I recommend using a good tacky craft glue to place the feathers. There are some cons to such a thick glue, but the pros greatly outweigh them. You’ll want to start placing feathers from the center top and work down. Begin by smearing a layer of glue on about the top third of the sphere. Start layering on the feathers working in concentric circles around the sphere. If you find that your feathers aren’t sticking, or if portions seem to be lifting, it might be helpful to put a tiny amount of glue on each feather before you place it. I found that putting some glue on a foam brush and dragging the feathers carefully across it worked to smear on a very thin layer.
If the bases of your feathers are especially downy…or quill-y….you might want to gently trim them. I ended up having to trim every single one of the gadwall feathers, they were just too fluffy. It can be hard to cover up all the downy fluff, although if you don’t mind some fandom fluffy tuffs then just glue the feathers as they come.
Every 3 circles around the sphere you’ll want to apply another ring of glue. Use the foam brush to carefully dab on the glue. You’ll want to be carful not to get too close to the previous row of feathers. If you snag one it’ll pull bits of feather in weird directions, or maybe even pull the feather off depending on how recently it was placed. Just use your finger or a toothpick to smooth the feathers back down, and if that doesn’t work just layer another feather or two on top.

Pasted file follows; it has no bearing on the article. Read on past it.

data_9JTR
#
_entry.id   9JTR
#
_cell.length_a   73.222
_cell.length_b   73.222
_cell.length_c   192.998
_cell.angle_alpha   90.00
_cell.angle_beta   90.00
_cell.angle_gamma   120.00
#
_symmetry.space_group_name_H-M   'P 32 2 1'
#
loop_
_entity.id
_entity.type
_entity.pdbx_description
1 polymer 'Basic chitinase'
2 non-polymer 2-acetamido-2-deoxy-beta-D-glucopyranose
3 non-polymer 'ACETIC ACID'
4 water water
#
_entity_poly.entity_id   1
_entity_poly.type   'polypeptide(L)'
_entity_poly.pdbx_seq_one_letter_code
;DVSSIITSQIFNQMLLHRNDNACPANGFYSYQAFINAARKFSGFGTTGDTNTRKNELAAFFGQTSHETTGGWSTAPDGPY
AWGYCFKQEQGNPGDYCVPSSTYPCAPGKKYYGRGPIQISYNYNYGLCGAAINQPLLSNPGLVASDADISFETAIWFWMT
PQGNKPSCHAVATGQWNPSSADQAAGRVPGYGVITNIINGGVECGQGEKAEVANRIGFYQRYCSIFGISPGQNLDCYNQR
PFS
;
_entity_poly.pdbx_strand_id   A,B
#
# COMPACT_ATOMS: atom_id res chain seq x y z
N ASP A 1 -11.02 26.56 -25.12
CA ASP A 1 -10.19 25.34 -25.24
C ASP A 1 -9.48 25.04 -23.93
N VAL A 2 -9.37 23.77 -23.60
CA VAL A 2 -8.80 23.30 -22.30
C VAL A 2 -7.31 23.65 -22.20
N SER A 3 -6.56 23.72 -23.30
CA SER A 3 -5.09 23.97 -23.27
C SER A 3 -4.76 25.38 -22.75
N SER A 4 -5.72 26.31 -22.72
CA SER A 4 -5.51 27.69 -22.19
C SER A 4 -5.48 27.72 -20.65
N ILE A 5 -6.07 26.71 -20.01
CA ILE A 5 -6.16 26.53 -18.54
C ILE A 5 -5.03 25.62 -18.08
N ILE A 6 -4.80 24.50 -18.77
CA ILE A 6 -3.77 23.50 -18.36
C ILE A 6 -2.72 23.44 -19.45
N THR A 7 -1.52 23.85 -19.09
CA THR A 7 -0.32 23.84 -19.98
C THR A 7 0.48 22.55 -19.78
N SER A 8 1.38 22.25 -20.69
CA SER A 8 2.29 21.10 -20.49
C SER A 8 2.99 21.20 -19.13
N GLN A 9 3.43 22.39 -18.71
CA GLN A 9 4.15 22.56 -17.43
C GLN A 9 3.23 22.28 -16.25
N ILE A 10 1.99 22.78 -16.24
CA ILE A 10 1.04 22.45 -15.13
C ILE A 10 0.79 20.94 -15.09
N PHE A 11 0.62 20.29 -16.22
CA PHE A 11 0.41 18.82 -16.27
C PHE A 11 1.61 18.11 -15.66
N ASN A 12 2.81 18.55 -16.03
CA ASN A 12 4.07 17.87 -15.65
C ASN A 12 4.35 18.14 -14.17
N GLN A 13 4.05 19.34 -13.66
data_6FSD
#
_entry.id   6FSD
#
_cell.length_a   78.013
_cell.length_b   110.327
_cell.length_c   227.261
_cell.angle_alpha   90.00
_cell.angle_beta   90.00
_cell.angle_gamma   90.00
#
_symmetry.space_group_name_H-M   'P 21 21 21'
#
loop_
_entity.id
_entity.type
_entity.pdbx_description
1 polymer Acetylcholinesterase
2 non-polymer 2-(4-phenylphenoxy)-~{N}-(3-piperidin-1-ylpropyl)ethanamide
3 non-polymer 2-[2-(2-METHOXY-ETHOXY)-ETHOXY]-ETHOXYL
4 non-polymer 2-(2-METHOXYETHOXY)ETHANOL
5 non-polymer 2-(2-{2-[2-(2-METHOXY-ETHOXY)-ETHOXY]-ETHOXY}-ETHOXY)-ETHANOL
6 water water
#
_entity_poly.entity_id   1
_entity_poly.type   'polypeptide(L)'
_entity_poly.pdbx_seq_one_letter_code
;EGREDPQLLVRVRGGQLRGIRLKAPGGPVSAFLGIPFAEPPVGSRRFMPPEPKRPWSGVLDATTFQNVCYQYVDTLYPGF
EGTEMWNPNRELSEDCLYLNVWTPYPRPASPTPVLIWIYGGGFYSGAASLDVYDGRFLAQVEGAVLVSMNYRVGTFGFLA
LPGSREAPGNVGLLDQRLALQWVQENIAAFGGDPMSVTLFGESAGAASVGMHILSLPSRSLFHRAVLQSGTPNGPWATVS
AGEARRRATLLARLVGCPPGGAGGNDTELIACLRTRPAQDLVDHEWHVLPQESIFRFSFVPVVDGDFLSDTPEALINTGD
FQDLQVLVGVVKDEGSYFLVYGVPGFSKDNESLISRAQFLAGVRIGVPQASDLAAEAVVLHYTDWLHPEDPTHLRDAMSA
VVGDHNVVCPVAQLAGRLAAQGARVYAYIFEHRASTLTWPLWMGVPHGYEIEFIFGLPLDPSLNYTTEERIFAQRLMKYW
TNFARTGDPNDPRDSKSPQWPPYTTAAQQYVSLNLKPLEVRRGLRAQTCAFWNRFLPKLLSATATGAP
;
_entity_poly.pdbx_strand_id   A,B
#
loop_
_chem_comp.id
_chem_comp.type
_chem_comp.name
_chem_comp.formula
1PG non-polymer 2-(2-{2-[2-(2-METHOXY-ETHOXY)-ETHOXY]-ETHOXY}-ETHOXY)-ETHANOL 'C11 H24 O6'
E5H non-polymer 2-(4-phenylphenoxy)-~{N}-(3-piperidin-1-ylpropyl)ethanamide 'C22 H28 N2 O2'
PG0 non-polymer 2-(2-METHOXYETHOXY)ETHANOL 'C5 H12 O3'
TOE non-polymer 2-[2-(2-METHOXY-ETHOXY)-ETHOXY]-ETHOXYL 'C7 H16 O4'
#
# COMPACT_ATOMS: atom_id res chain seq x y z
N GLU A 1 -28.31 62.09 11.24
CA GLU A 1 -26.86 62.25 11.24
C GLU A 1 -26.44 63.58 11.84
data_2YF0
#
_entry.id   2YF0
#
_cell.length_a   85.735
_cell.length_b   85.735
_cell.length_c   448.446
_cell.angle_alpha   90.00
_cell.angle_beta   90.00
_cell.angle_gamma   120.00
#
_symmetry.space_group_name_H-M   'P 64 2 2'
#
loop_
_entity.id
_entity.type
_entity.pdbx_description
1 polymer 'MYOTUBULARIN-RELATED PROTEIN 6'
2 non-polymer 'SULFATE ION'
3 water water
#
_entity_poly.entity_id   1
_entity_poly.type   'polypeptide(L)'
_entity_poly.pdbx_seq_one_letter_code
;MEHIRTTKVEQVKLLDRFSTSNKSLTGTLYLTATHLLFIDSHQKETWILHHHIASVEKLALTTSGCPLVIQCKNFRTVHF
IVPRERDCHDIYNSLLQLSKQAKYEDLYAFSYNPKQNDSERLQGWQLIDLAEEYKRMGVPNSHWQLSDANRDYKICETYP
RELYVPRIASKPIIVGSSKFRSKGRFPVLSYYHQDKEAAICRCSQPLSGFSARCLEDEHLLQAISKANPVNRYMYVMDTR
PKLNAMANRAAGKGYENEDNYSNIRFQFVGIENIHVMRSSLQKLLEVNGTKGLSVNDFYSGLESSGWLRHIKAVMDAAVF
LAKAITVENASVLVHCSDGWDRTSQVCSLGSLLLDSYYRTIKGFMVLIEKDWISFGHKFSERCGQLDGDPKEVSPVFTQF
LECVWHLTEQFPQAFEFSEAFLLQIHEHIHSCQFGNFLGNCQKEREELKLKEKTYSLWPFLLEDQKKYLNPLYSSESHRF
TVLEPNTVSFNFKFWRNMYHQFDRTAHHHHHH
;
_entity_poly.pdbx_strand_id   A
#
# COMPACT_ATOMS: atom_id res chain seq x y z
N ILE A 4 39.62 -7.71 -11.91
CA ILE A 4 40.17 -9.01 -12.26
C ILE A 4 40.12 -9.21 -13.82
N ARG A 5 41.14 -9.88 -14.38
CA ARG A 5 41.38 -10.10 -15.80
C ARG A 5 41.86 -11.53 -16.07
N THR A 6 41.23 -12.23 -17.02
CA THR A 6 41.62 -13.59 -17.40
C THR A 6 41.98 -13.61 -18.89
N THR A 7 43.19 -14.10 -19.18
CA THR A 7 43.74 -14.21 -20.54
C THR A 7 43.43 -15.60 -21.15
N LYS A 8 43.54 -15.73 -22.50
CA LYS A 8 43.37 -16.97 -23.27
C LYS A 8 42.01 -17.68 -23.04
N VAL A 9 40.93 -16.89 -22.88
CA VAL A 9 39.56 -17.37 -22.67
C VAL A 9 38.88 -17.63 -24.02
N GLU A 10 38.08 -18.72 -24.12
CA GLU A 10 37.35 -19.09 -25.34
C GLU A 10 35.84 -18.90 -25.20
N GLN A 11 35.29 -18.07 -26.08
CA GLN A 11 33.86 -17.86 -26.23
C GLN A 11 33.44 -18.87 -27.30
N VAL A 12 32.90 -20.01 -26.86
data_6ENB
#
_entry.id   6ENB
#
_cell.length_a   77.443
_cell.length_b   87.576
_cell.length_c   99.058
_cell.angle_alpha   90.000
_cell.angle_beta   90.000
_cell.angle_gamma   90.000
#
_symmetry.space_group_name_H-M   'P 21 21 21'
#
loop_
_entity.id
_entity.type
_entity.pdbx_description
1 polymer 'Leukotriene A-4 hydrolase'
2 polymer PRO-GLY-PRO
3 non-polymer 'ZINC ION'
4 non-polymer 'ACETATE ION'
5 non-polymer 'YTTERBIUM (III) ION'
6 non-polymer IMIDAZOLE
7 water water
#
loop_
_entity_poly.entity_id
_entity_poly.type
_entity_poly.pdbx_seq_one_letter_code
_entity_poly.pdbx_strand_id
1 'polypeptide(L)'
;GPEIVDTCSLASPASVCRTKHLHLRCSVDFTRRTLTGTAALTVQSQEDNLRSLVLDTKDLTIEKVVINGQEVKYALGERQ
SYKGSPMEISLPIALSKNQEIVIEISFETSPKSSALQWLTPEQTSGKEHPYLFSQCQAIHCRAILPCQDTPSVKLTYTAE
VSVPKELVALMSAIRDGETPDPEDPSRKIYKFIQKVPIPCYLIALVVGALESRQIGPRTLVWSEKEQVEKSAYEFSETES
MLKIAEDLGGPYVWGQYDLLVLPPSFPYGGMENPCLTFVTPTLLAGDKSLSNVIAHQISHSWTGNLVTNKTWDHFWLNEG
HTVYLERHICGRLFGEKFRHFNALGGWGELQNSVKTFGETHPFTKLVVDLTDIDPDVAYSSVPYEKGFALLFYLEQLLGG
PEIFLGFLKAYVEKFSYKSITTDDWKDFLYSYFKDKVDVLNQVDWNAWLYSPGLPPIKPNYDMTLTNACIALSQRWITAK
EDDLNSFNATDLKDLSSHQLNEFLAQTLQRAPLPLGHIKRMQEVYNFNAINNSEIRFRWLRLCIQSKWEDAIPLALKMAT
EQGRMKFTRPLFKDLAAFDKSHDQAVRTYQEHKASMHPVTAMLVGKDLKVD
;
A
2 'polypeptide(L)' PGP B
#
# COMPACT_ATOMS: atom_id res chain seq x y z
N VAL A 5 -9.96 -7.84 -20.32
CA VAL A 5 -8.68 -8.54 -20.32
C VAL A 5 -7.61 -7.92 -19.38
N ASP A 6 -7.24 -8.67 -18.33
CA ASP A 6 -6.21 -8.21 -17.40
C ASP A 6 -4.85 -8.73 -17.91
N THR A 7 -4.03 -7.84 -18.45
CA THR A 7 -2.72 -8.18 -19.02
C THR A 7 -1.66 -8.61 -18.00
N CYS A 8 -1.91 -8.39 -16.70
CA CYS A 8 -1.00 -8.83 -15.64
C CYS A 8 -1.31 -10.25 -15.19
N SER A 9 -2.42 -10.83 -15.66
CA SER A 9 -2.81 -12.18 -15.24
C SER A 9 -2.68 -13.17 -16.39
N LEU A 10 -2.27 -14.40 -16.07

Continue until you reach the bottom of the sphere. You’ll end up with a quill end or two visible at the bottom of the sphere, but it’ll be alright….no one but you will ever even know. Plus, just put that side down! Let your spheres dry and then use them however the wind takes you. Mine are destined to be nestled into a garland upstairs in the man loft! I didn’t apply any sealant to mine, but depending on your intended use you might want to hit them with a thin spray coat of a sealant. I wouldn’t recommend anything you’d need to brush on, it will just disturb the flow of the feathers.